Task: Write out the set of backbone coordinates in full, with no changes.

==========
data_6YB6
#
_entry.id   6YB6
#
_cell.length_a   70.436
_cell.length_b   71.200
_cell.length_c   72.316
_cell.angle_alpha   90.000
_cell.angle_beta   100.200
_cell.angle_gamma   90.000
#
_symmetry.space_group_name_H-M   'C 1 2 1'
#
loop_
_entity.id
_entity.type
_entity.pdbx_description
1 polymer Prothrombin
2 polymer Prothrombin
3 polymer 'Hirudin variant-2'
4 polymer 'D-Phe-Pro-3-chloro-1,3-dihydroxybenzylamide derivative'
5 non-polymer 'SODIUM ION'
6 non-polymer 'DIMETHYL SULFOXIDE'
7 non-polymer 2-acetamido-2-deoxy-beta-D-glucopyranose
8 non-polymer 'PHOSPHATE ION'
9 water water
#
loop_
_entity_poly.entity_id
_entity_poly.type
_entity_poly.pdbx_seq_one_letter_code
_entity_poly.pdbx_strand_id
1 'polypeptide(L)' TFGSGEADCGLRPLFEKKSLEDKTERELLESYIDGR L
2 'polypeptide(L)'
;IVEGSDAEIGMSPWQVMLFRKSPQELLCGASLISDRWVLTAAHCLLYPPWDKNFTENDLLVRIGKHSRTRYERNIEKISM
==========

data_6YB6
#
_entry.id   6YB6
#
_cell.length_a   70.436
_cell.length_b   71.200
_cell.length_c   72.316
_cell.angle_alpha   90.000
_cell.angle_beta   100.200
_cell.angle_gamma   90.000
#
_symmetry.space_group_name_H-M   'C 1 2 1'
#
loop_
_entity.id
_entity.type
_entity.pdbx_description
1 polymer Prothrombin
2 polymer Prothrombin
3 polymer 'Hirudin variant-2'
4 polymer 'D-Phe-Pro-3-chloro-1,3-dihydroxybenzylamide derivative'
5 non-polymer 'SODIUM ION'
6 non-polymer 'DIMETHYL SULFOXIDE'
7 non-polymer 2-acetamido-2-deoxy-beta-D-glucopyranose
8 non-polymer 'PHOSPHATE ION'
9 water water
#
loop_
_entity_poly.entity_id
_entity_poly.type
_entity_poly.pdbx_seq_one_letter_code
_entity_poly.pdbx_strand_id
1 'polypeptide(L)' TFGSGEADCGLRPLFEKKSLEDKTERELLESYIDGR L
2 'polypeptide(L)'
;IVEGSDAEIGMSPWQVMLFRKSPQELLCGASLISDRWVLTAAHCLLYPPWDKNFTENDLLVRIGKHSRTRYERNIEKISM